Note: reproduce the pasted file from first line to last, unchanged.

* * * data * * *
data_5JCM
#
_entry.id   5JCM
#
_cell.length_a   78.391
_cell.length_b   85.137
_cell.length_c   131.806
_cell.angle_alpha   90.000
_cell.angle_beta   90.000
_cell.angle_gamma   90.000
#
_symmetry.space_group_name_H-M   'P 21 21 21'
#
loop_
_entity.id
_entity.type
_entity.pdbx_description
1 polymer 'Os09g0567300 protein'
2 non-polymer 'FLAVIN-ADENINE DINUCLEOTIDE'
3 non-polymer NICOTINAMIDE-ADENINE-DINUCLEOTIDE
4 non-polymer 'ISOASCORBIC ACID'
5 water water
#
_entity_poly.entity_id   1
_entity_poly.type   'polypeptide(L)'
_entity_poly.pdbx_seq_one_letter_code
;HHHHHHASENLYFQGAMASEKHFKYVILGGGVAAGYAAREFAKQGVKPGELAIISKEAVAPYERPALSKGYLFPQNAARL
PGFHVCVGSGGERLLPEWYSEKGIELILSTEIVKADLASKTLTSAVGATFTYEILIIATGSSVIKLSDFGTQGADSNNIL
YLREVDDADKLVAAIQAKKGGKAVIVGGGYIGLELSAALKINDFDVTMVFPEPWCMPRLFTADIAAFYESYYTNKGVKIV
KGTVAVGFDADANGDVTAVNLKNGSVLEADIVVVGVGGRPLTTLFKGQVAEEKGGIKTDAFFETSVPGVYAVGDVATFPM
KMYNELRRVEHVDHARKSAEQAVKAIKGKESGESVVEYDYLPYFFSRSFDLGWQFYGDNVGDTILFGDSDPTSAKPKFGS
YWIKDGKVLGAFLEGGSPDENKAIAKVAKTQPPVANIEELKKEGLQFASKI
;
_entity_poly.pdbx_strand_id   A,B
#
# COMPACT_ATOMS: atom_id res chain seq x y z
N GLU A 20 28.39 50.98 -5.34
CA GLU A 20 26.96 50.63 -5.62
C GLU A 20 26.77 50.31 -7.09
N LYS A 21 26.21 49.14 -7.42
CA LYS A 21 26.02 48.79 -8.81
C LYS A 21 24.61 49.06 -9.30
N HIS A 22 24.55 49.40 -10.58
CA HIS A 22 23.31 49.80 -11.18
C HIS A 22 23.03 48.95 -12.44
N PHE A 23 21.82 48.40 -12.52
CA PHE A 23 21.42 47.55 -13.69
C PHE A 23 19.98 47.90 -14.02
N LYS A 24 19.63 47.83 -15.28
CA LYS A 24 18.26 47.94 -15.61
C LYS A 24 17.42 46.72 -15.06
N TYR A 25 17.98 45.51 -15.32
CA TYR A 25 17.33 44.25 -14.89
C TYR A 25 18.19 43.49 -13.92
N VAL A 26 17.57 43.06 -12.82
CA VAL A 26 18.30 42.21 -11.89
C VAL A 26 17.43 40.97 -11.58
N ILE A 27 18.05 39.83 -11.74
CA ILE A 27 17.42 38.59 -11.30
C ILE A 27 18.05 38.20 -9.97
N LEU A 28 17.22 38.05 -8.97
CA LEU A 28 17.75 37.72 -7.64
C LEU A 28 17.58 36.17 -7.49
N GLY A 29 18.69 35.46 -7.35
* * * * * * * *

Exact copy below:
data_5JCM
#
_entry.id   5JCM
#
_cell.length_a   78.391
_cell.length_b   85.137
_cell.length_c   131.806
_cell.angle_alpha   90.000
_cell.angle_beta   90.000
_cell.angle_gamma   90.000
#
_symmetry.space_group_name_H-M   'P 21 21 21'
#
loop_
_entity.id
_entity.type
_entity.pdbx_description
1 polymer 'Os09g0567300 protein'
2 non-polymer 'FLAVIN-ADENINE DINUCLEOTIDE'
3 non-polymer NICOTINAMIDE-ADENINE-DINUCLEOTIDE
4 non-polymer 'ISOASCORBIC ACID'
5 water water
#
_entity_poly.entity_id   1
_entity_poly.type   'polypeptide(L)'
_entity_poly.pdbx_seq_one_letter_code
;HHHHHHASENLYFQGAMASEKHFKYVILGGGVAAGYAAREFAKQGVKPGELAIISKEAVAPYERPALSKGYLFPQNAARL
PGFHVCVGSGGERLLPEWYSEKGIELILSTEIVKADLASKTLTSAVGATFTYEILIIATGSSVIKLSDFGTQGADSNNIL
YLREVDDADKLVAAIQAKKGGKAVIVGGGYIGLELSAALKINDFDVTMVFPEPWCMPRLFTADIAAFYESYYTNKGVKIV
KGTVAVGFDADANGDVTAVNLKNGSVLEADIVVVGVGGRPLTTLFKGQVAEEKGGIKTDAFFETSVPGVYAVGDVATFPM
KMYNELRRVEHVDHARKSAEQAVKAIKGKESGESVVEYDYLPYFFSRSFDLGWQFYGDNVGDTILFGDSDPTSAKPKFGS
YWIKDGKVLGAFLEGGSPDENKAIAKVAKTQPPVANIEELKKEGLQFASKI
;
_entity_poly.pdbx_strand_id   A,B
#
# COMPACT_ATOMS: atom_id res chain seq x y z
N GLU A 20 28.39 50.98 -5.34
CA GLU A 20 26.96 50.63 -5.62
C GLU A 20 26.77 50.31 -7.09
N LYS A 21 26.21 49.14 -7.42
CA LYS A 21 26.02 48.79 -8.81
C LYS A 21 24.61 49.06 -9.30
N HIS A 22 24.55 49.40 -10.58
CA HIS A 22 23.31 49.80 -11.18
C HIS A 22 23.03 48.95 -12.44
N PHE A 23 21.82 48.40 -12.52
CA PHE A 23 21.42 47.55 -13.69
C PHE A 23 19.98 47.90 -14.02
N LYS A 24 19.63 47.83 -15.28
CA LYS A 24 18.26 47.94 -15.61
C LYS A 24 17.42 46.72 -15.06
N TYR A 25 17.98 45.51 -15.32
CA TYR A 25 17.33 44.25 -14.89
C TYR A 25 18.19 43.49 -13.92
N VAL A 26 17.57 43.06 -12.82
CA VAL A 26 18.30 42.21 -11.89
C VAL A 26 17.43 40.97 -11.58
N ILE A 27 18.05 39.83 -11.74
CA ILE A 27 17.42 38.59 -11.30
C ILE A 27 18.05 38.20 -9.97
N LEU A 28 17.22 38.05 -8.97
CA LEU A 28 17.75 37.72 -7.64
C LEU A 28 17.58 36.17 -7.49
N GLY A 29 18.69 35.46 -7.35